Conversations about Irish identity activate my gag reflex
Though I read ‘Peig’, appreciate Red Lemonade and say ‘fillum’, national identity means nothing to me
Peig Sayers: Though Brian Boyd studied her book, he speaks better Spanish, Italian and Portuguese than he does Irish
I’ve been reading the “Neighbours: Britain and Ireland” series in The Irish Times over the past week, and have to admit I’m feeling a bit lost.
I was born in London of a Catholic Northern Irish Mother and a Protestant Northern Irish Father and I grew up in Dublin. I tick quite a few boxes in the British/Irish debate.
But whenever anyone from either of the two countries talks about their “sense of identity” it activates my gag reflex.
All my “mixed” background ever means to me is that I am eligible to play for three international football teams. And that’s where my “identity” starts and finishes.
Windsor Park terrifies the life out of me; Wembley Stadium has nothing remotely to do with me, so it’s a brisk walk down to what I will only ever call Landsdowne Road when the big day comes. As it still might.
I triggered the leave button on the Catholicism of my birth at 14 when it seemed to me that the religion was at best nonsense, at worst pathological. I know next to nothing about Protestantism and have no pressing desire to do so. I’m as happy to attend a Synagogue or a Mosque as I am a Christian church.
(I do admit I’m not the sharpest on the Catholic/Protestant thing. This struck me a few weeks ago when I was talking to someone I’ve known well for almost 30 years. He mentioned a term I had never heard before and had to explain it by saying it what was Protestants call a certain part of their church service.
We’ve been close friends all this time and I had neither known – nor cared – what religion he had been brought up in. We moved on to talking about the shock and awe of Wayde van Niekerk which had the benefit of being of interest to me.
On the last Census form back in April I put my religion as “The Church of Joe Strummer, Mick Jones, Paul Simonon and Topper Headon” (The Clash). I could equally have written “The Church Of Marvin Gaye”. Or Brian Wilson or “The Church Of Bobby Womack’s Across 110th Street” (which I did in the last Census).
I did not put The Clash as my religion to be facetious. I did think about what religion is supposed to mean to you, and I concluded that most of the truly devotional moments in my life have been as a result of the music of The Clash.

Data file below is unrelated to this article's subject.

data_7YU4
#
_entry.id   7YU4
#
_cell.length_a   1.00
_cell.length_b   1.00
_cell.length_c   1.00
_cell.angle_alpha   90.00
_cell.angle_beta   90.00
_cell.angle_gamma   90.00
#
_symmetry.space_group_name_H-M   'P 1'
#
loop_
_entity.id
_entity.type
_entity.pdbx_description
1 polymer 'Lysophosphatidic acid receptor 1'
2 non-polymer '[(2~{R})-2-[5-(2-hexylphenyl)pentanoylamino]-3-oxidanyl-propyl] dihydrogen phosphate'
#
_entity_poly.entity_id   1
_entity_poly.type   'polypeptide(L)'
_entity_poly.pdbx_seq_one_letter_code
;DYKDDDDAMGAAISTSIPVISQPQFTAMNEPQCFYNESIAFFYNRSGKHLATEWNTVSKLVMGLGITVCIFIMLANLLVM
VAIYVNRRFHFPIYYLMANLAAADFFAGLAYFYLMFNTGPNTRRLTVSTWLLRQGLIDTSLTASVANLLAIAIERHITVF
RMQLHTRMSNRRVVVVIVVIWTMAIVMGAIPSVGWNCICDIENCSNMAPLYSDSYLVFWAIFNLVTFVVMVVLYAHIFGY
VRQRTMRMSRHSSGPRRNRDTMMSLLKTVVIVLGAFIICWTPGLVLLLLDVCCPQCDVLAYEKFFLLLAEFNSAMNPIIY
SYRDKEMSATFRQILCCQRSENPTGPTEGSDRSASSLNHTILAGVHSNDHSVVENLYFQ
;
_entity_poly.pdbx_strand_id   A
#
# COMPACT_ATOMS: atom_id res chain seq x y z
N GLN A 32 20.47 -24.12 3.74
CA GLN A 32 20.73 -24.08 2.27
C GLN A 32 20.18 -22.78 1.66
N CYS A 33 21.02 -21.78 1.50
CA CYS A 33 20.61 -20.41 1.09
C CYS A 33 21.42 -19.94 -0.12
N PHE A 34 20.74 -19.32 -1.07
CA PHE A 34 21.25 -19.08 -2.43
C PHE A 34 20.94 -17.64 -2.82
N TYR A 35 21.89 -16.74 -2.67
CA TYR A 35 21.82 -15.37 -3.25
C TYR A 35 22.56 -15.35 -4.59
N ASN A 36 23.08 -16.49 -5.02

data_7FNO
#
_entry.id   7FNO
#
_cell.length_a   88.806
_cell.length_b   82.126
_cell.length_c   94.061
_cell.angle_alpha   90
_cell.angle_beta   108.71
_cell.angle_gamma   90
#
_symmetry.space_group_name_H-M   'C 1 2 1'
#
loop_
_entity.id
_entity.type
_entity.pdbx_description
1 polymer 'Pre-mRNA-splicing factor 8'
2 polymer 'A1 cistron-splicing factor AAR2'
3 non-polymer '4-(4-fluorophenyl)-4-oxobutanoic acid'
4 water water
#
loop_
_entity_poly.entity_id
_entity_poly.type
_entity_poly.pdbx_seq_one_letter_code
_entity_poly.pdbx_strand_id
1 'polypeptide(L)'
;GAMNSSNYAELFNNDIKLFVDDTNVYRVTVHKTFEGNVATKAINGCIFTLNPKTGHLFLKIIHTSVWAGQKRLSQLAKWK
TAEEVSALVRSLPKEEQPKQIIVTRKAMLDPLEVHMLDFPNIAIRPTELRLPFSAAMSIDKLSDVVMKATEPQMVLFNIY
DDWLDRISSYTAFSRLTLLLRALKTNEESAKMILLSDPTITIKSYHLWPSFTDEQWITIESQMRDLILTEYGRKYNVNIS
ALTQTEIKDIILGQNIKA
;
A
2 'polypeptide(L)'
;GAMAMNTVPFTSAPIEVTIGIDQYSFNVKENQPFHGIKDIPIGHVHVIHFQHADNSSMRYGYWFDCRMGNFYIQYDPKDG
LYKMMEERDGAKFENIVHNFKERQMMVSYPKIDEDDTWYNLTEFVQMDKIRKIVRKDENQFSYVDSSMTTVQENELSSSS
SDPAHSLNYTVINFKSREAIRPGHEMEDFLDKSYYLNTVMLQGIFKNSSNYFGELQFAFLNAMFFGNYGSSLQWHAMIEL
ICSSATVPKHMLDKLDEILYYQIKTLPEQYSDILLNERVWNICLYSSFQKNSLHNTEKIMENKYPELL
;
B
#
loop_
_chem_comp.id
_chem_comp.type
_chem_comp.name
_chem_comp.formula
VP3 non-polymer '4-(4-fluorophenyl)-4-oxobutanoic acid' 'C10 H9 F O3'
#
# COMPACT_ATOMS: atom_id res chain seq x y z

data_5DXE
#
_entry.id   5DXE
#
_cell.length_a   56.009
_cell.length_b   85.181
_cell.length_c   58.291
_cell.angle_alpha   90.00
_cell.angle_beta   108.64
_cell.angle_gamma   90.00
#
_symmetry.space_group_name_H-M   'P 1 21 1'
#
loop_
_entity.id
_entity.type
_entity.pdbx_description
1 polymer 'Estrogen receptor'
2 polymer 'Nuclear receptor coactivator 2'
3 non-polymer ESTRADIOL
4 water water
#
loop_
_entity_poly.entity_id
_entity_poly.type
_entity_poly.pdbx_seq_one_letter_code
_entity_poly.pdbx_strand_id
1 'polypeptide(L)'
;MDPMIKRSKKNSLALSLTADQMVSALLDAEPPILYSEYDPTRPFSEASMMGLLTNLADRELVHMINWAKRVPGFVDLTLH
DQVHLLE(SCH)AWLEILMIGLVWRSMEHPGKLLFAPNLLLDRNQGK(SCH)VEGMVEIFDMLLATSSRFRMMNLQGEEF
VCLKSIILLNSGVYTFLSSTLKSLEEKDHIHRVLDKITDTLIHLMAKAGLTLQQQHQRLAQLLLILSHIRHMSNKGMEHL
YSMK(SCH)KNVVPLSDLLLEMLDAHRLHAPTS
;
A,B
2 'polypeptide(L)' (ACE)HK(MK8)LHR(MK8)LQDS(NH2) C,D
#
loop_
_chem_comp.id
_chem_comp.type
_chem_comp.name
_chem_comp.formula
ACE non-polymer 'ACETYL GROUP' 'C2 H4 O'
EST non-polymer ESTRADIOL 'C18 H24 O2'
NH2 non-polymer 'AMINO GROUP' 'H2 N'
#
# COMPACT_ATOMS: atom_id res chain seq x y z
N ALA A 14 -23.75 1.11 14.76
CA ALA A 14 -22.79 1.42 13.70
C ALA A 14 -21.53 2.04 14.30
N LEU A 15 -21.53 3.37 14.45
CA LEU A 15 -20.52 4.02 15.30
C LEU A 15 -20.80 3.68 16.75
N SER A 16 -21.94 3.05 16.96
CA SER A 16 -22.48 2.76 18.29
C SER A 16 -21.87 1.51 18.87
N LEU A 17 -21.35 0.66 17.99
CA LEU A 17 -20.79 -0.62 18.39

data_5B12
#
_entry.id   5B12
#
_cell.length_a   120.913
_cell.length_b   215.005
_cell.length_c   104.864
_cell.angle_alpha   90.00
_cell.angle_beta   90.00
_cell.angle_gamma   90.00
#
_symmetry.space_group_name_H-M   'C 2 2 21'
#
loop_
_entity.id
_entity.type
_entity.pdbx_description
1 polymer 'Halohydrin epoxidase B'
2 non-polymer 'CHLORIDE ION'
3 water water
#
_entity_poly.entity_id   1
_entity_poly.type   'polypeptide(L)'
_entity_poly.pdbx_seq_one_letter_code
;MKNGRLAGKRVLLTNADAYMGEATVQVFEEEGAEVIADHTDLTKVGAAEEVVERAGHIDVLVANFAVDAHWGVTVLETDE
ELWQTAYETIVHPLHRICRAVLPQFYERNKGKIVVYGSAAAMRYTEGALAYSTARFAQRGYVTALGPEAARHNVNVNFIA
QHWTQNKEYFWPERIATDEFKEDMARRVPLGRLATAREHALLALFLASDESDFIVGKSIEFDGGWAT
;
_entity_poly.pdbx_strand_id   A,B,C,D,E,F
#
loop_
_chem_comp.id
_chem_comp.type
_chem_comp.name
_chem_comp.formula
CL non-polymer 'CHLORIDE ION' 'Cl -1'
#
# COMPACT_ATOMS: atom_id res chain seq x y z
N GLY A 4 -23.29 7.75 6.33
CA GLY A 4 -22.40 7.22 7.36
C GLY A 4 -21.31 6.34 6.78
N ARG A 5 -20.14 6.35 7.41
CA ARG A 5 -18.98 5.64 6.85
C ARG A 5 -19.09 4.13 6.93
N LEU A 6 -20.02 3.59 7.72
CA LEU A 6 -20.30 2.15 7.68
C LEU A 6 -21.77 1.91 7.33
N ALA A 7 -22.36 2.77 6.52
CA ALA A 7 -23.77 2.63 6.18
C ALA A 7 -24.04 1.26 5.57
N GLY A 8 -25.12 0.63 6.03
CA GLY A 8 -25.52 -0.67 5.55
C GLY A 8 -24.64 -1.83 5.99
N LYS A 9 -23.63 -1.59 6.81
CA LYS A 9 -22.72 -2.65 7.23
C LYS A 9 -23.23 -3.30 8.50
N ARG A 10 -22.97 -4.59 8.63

I had to be talked down from adding in to the Census form that I view that the traitorous line-up of The Clash from 1984 onwards as Apostates.
The only time I have ever felt what I presume religious people here feel when they go on a pilgrimage was one beautiful summer evening in Liverpool some years ago when I walked from John Lennon’s house to Paul McCartney’s house. This very much moved me. Later that evening, by the gates of Strawberry Field, I sat down and wept at the importance of it all.
When people are banging on about their Irish identity, I sit there silently, wondering if they know anything about Don Letts and would they able to sustain a conversation on his role and importance. This would matter to me greatly.
I’m sure having a palpable sense of an Irish identity is a wonderful thing – not least for picking up pay cheques from the Summer School market – but I still haven’t forgiven God for not making me Paul Simonon, so I’m a few rungs down this ladder from everyone else.
Though I have studied Peig, believe Red Lemonade to be the Eighth Wonder of the World and can’t pronounce the word “film” properly, I speak better Spanish, Italian and Portuguese than I do Irish.
My identity – for what it’s worth, and I could be wrong – was forged by my time working in Times Square in New York and later cycling around Madrid giving private English classes to the children of the Spanish aristocracy.
By contrast, I learnt nothing of any use whatsoever from ten years with the Christian Brothers
My opinions about quite a few important subjects were informed by listening to Bill Hicks bootlegs.
I sincerely believe that anyone flagrantly using the term “cultural identity” in a public space should be locked up for a “cooling off” period of 24 hours, but if a gun were held to my head I would offer up my all-consuming love and interest in the works of Miloslav Mecír, King Tubby and S. J. Perelman.
This article is part of the Irish Times series “Neighbours: Britain and Ireland”. For more articles, see irishtimes.com/culture/neighbours